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Previously Treated Multiple Myeloma

///Previously Treated Multiple Myeloma

Haematological cancer: Where are we now with the treatment of multiple myeloma?

Altmetric: 5More detail Article | OPEN Spatial genomic heterogeneity in multiple myeloma revealed by multi-region sequencing

Trails and Tribulations

Not all who wander are lost…I have seen this a lot lately, adorning the shirts and walls amongst varied communities—from artists to drifters to star-seeking entrepreneurs to anyone who just likes the idea of following an unbeaten path.

While there is nothing wrong with a good quote that inspires you to one day seek adventure as a fearless trailblazer wandering bold new paths in life that in 4 easy steps can help change the world, I have to say that training for a 100 mile bike race during one of the hottest days in July is just not one of those times.

A couple of weekends ago, Faith, Brian, Niels, and I headed out to log some training time as we prepare for the Big Dam Bridge 100 coming up in September. Even early in the day it was hot. Back in the UK they called it a heat wave just last month when the temps peaked at about 30° C, which 86° F. Here in Little Rock, that’s a cold snap. The weather in the south is nothing short of diverse: Hurricanes, tornadoes, floods, droughts, ice, snow, and of course, the heat, which was close to triple digits that day.

Anyway, so despite the extreme heat, we logged roughly 50 miles, which should have been less, but I will get to that in a moment. I’ve been using this Strava app, which tracks key stats like distance, pace, speed, and even compares how I am doing over time. It’s actually pretty cool. You can see our cycling route in orange on the map image taken from the app.

I’m sure you have already noticed the straight line there with no outlet. So, in the age where GPS navigation is literally at your fingertips, one might say it would be difficult to make a wrong turn while out on the cycling trails. I mean it is pretty rare, unless of course you stop at a bar along the way, which we didn’t (not this time anyway).

I’m not complaining, it’s our own fault that we failed to properly follow the intended route. Well, let me say it another way… it’s our own fault we improperly followed Niels down the road to nowhere.
After a few short minutes of riding along, having seen no cars and no passers-by, I became quite confident that this was indeed a bad decision.

$*&%! Niels.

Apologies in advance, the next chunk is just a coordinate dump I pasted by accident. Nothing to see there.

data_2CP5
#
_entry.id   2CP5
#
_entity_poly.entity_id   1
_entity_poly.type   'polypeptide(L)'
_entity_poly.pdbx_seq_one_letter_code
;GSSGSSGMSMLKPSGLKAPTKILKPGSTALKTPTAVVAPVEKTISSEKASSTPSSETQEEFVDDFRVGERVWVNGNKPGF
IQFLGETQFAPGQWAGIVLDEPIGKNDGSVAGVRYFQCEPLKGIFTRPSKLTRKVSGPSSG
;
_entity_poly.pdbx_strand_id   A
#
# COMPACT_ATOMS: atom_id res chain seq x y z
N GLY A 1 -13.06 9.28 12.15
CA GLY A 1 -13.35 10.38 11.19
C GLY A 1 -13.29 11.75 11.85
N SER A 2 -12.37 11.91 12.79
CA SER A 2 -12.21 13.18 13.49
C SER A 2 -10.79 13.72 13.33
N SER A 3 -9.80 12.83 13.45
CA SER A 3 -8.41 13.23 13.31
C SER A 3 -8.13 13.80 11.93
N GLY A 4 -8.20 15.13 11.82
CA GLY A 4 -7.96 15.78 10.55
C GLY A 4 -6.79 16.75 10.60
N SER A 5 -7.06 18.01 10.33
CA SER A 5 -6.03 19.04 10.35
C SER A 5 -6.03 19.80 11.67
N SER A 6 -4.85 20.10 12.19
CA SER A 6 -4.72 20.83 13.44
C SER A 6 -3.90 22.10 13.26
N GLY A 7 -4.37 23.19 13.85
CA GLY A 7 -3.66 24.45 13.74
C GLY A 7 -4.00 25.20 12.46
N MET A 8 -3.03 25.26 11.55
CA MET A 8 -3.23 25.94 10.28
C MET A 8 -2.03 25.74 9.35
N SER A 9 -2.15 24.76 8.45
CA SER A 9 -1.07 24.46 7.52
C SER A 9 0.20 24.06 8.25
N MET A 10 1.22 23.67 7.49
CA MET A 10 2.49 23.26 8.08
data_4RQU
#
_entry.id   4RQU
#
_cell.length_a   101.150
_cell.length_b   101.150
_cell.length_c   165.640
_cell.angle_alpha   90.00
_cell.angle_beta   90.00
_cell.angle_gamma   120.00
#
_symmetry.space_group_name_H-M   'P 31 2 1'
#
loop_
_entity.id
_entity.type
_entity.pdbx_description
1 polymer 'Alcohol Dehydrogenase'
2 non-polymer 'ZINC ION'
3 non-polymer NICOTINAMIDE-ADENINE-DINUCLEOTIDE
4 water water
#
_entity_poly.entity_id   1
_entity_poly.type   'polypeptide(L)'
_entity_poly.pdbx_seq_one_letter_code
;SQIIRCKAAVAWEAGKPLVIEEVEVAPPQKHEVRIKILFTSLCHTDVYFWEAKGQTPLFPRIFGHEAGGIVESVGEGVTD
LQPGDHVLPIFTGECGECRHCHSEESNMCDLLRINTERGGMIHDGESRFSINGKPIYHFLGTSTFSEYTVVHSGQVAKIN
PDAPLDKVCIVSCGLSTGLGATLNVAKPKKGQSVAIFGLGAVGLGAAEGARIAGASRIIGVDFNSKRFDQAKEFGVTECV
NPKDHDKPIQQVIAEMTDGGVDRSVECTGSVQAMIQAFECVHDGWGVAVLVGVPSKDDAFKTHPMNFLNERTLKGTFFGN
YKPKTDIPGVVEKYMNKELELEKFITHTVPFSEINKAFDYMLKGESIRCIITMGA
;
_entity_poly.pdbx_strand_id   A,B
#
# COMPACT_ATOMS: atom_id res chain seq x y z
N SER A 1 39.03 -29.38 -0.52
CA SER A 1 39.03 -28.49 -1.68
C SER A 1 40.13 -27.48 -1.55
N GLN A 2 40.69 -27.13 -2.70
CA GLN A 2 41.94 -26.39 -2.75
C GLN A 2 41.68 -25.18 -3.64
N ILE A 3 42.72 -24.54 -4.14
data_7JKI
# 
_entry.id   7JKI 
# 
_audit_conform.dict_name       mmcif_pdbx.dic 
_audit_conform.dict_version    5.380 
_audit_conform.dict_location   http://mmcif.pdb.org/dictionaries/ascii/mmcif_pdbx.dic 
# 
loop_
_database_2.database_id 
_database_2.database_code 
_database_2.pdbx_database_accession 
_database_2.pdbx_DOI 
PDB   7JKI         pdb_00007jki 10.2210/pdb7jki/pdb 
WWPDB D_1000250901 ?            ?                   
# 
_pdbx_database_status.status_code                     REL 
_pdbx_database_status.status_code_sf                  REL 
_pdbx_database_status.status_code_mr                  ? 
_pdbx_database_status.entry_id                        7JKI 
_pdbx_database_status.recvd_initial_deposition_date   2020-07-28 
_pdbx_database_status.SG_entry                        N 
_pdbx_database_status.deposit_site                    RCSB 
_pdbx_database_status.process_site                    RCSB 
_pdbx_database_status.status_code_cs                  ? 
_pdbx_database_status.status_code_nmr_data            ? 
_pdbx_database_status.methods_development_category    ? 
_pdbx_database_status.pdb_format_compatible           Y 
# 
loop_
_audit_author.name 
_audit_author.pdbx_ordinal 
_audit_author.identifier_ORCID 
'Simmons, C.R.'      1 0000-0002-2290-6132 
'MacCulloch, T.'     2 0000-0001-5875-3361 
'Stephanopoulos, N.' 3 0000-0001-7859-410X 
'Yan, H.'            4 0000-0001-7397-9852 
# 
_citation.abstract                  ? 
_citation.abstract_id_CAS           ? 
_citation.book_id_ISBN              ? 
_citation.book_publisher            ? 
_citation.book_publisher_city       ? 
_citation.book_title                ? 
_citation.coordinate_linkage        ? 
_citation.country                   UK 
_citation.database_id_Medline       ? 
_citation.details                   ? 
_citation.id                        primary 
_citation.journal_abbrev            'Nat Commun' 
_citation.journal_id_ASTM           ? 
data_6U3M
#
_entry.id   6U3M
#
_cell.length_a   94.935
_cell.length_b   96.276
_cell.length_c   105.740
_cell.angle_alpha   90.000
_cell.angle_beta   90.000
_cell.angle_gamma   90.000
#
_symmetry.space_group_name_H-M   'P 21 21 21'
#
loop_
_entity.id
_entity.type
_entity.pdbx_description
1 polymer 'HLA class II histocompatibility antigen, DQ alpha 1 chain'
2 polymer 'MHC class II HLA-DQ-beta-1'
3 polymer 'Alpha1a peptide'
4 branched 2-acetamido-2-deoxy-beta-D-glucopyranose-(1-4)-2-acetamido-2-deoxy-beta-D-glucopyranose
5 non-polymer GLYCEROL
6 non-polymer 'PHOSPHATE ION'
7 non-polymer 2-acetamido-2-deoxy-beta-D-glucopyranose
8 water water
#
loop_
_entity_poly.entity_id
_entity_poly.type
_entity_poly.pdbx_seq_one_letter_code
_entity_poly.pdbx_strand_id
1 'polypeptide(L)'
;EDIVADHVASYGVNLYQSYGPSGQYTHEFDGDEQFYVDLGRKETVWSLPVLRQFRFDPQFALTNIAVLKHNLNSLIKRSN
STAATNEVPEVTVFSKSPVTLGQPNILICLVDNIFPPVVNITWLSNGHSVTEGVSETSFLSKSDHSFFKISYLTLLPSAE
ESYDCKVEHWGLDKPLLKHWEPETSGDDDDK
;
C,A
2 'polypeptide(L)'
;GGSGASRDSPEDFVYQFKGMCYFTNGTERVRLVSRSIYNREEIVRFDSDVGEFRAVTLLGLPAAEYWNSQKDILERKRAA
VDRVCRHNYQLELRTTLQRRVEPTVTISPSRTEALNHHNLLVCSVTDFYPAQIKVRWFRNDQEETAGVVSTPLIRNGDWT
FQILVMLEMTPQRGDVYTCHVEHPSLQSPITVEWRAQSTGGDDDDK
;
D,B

That’s when I first noticed the old man at the edge of his property, rocking in a creepy rhythm in his ratty chair. I’m pretty sure he was armed. Maybe it was the rusty sign halfway tacked up to a tree that read: PRIVATE PROPERTY. IF YOU CAN READ THIS YOU ARE IN RANGE that lead me to that assumption. The Old Man (as commonly referred to over the last couple of weeks) stiffened when he saw us, the rocking chair tilting back on its feet. At this point I fully expected the next sound I heard to be that of him cocking his rifle.

I was a bit surprised when The Old Man nodded, took a sip of his coffee and half-smiled as we rode past him.

That’s probably whiskey.

Ignoring all signs we were not on the correct course, we continued on for a while longer… well, until we reached the end.

A dead end road. $*&%! Niels.

So we headed back, found our way onto the correct route, and finished the rest of the way home. I was exhausted and drenched in sweat.

Oh, by the way, Niels and Brian stopped and chatted with The Old Man, who actually didn’t have a gun and was quite personable. I’m pretty sure they are all getting together to have coffee next week.

Trails and Tribulations image

Subaru and Leukemia & Lymphoma Society Blanket Myeloma Institute with Love

Gareth Morgan, M.D., Ph.D., (third from left) poses with patients and staff at the Myeloma Institute who welcomed the donation of blankets.

Gareth Morgan, M.D., Ph.D., (third from left) poses with patients and staff at the Myeloma Institute who welcomed the donation of blankets.

Aug. 4, 2017 | Patients of the UAMS Myeloma Institute will soon be wrapped in additional care and comfort, thanks to the Subaru Loves to Care initiative launched last year by the vehicle manufacturer in partnership with the Leukemia & Lymphoma Society.

As part of the nationwide initiative, employees from the Subaru of Little Rock dealership and the Arkansas division of the Leukemia & Lymphoma Society arrived for a noon visit July 26 bearing boxes filled with nearly 100 blankets to share with patients receiving treatment in the Myeloma Institute’s fourth-floor infusion clinic.

“This is a really important gift for us and we thank you all very much,” Gareth Morgan, M.D., Ph.D., director of the Myeloma Institute, told those assembled for the presentation, including several patients and their families.

“With temperatures reaching nearly 100 degrees outside right now, I guess some may wonder why these patients are getting these blankets now,” Morgan said. “But if you’ve been in a hospital for any amount of time, you understand that it can get very cold in here,” he added with a chuckle.

Delivering the blankets to UAMS were Leigh Ann Brannon of the Leukemia & Lymphoma Society and Subaru of Little Rock’s Lucas Darius, Charles Clark and Cecil Turner, manager of marketing and sales. Turner said his own life had been touched by a loved one diagnosed with cancer.